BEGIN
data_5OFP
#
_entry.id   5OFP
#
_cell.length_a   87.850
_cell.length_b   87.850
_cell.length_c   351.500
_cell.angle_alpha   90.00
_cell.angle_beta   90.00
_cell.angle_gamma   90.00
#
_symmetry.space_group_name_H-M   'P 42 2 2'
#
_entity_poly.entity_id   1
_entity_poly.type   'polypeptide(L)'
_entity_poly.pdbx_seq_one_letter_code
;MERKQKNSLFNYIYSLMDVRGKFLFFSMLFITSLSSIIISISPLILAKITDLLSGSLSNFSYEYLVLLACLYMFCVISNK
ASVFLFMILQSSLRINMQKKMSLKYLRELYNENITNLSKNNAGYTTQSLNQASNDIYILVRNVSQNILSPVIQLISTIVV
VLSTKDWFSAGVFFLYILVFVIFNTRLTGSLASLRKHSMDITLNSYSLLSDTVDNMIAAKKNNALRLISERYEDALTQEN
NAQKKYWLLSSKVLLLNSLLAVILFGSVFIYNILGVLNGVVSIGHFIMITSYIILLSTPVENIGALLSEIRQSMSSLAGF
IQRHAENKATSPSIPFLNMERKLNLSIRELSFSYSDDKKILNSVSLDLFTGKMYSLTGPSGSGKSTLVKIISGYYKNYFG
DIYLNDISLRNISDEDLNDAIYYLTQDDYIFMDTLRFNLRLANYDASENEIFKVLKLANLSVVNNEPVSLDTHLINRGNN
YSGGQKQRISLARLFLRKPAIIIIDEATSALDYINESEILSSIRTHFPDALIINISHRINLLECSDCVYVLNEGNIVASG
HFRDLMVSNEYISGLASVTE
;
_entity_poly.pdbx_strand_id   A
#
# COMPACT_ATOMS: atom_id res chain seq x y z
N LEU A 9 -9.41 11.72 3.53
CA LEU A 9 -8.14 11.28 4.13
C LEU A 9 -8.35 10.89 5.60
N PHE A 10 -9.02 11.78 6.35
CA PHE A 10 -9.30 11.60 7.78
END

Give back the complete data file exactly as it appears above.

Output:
data_5OFP
#
_entry.id   5OFP
#
_cell.length_a   87.850
_cell.length_b   87.850
_cell.length_c   351.500
_cell.angle_alpha   90.00
_cell.angle_beta   90.00
_cell.angle_gamma   90.00
#
_symmetry.space_group_name_H-M   'P 42 2 2'
#
_entity_poly.entity_id   1
_entity_poly.type   'polypeptide(L)'
_entity_poly.pdbx_seq_one_letter_code
;MERKQKNSLFNYIYSLMDVRGKFLFFSMLFITSLSSIIISISPLILAKITDLLSGSLSNFSYEYLVLLACLYMFCVISNK
ASVFLFMILQSSLRINMQKKMSLKYLRELYNENITNLSKNNAGYTTQSLNQASNDIYILVRNVSQNILSPVIQLISTIVV
VLSTKDWFSAGVFFLYILVFVIFNTRLTGSLASLRKHSMDITLNSYSLLSDTVDNMIAAKKNNALRLISERYEDALTQEN
NAQKKYWLLSSKVLLLNSLLAVILFGSVFIYNILGVLNGVVSIGHFIMITSYIILLSTPVENIGALLSEIRQSMSSLAGF
IQRHAENKATSPSIPFLNMERKLNLSIRELSFSYSDDKKILNSVSLDLFTGKMYSLTGPSGSGKSTLVKIISGYYKNYFG
DIYLNDISLRNISDEDLNDAIYYLTQDDYIFMDTLRFNLRLANYDASENEIFKVLKLANLSVVNNEPVSLDTHLINRGNN
YSGGQKQRISLARLFLRKPAIIIIDEATSALDYINESEILSSIRTHFPDALIINISHRINLLECSDCVYVLNEGNIVASG
HFRDLMVSNEYISGLASVTE
;
_entity_poly.pdbx_strand_id   A
#
# COMPACT_ATOMS: atom_id res chain seq x y z
N LEU A 9 -9.41 11.72 3.53
CA LEU A 9 -8.14 11.28 4.13
C LEU A 9 -8.35 10.89 5.60
N PHE A 10 -9.02 11.78 6.35
CA PHE A 10 -9.30 11.60 7.78